Microsoft to offer some cyber security tools for free after suspected China hack

Microsoft said it plans to give away for free some tools that can detect cyberattacks that were unknown to some customers, following the revelation of a major security breach involving Chinese hackers last week.

The decision to open access to its back-end systems that log activities on the cloud came after Microsoft’s tiered payment system attracted criticism in the wake of an alleged Chinese cyber-espionage campaign, which the company said infiltrated its cloud-based email systems and compromised inboxes at nearly two dozen organizations globally. US officials said victims of the attack included officials from the State Department and the federal government, including Commerce Secretary Gina Raimondo.

Beginning in September, the technology company will make 31 critical security logs available free of charge to licensees of the company’s low-cost cloud services, including the type of email log that was used to identify the attack linked to China, Vice President Vasu Zakkal said. President of Security at Microsoft. Zakkal said the company will also increase the retention period for security logs from 90 to 180 days.

While the logs do not prevent cyber attacks, companies use them to detect and investigate hacks because the logs keep track of activity on Microsoft’s servers. In a recent breach linked to China, officials said last week that key logging information needed to trace the attack was available only to buyers of Microsoft’s top-tier Microsoft 365 cloud service, known as E5. Was. This left some customers with cheaper plans with no way of finding out if they had been hacked.

“This is an important step toward ensuring that every Microsoft customer has the right visibility to detect other threats we know about,” said Eric Goldstein, executive assistant director for cybersecurity at the US Cybersecurity and Infrastructure Security Agency. are targeting American organizations every day.”

Zakkal and Goldstein said the effort to identify valuable security logs and provide them free to Microsoft customers had been ongoing for a year and was the result of a collaboration between Microsoft and the Biden administration. Both declined to link Wednesday’s announcement directly to the alleged China hack. But Jakkal said, “Given the beauty of the landscape there was clearly an urgent need to complete it.”

Following the hack, senior Biden administration officials, a prominent Democratic senator and cybersecurity experts called on Microsoft to make computer logs of activity in the cloud more widely available. Once Microsoft became aware of the hacking campaign, which was first detected by the State Department, it was able to identify victims even though the companies targeted were not paying for premium service. But experts said a lack of visibility for some customers meant the attack went unnoticed for a long time.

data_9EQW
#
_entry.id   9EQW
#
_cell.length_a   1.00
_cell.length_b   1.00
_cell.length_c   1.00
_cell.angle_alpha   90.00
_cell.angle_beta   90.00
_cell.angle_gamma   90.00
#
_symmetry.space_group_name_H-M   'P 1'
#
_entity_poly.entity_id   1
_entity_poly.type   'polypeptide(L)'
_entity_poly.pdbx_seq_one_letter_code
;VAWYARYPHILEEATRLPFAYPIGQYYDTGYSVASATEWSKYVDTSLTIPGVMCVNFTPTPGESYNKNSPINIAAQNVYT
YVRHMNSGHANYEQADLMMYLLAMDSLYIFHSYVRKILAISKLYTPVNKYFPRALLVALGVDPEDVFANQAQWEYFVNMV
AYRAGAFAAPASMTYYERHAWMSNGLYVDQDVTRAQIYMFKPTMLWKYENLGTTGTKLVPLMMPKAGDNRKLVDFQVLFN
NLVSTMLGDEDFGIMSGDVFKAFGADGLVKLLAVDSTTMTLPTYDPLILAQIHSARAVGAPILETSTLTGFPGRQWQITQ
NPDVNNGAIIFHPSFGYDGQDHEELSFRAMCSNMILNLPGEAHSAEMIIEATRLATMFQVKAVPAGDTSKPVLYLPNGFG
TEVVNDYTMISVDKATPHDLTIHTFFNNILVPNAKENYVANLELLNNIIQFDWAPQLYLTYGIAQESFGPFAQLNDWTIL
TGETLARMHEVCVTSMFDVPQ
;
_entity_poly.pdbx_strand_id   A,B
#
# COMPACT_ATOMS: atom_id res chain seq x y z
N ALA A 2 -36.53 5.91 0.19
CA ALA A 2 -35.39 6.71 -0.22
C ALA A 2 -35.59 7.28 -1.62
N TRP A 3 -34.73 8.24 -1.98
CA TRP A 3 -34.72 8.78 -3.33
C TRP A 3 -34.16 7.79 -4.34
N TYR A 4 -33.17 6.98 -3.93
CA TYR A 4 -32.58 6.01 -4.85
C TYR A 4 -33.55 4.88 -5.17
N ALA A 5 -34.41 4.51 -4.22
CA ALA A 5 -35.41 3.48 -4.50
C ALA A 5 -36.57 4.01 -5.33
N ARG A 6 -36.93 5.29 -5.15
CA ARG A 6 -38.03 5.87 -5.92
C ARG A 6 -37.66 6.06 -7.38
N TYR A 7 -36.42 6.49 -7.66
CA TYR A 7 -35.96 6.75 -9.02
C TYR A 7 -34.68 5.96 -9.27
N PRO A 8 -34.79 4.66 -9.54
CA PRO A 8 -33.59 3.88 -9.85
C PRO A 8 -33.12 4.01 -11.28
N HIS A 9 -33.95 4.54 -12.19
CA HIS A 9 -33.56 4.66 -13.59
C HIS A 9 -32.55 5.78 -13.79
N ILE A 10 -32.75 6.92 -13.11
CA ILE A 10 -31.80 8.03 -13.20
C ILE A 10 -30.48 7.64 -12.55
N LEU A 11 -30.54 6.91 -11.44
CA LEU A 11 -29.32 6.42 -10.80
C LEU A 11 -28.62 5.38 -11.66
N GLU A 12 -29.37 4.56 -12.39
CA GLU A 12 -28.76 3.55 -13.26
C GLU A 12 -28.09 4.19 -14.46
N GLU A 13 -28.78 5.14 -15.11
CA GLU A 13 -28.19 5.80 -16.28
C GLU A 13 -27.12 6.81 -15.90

Many companies are unaware that their cloud-computing products can come with incomplete logs, said Jake Williams, a cybersecurity consultant. Williams said, “I regularly consult with organizations that find out only when they have to investigate account takeovers.

Democratic Senator Ron Wyden of Oregon welcomed the move, but said large cyber security businesses like Microsoft have misaligned incentives, making it attractive to offer unsecured products and sell customers on cyber security add-ons. Has gone.

“Microsoft should not have done this many disastrous hacks of federal systems to standardize essential security features for government customers, but better late than never,” Wyden said in a statement. “Going forward, federal agencies must insist that software contracts include security logs and other cybersecurity features, so our national security is no longer compromised by shoddy procurement processes.”

In the alleged China breach, which Microsoft said dates back to May and was discovered about a month later, government officials said they were concerned that some users of Microsoft’s low-cost cloud offering would not be able to see the email logging information that led to the breach.

Microsoft is continuing its investigation into the recent alleged China breach, but to date the company has not explained how the hackers were able to carry it out. Goldstein said Tuesday that the federal government is investigating the hack and understanding its full implications. Officials have not formally linked the attack to Beijing, but have said they have no reason to suspect Microsoft was responsible. China denies the allegations and accuses the US of engaging in widespread cyber espionage.

“This was a sophisticated attack and we are working closely with Microsoft and the investigation is ongoing,” Goldstein said.

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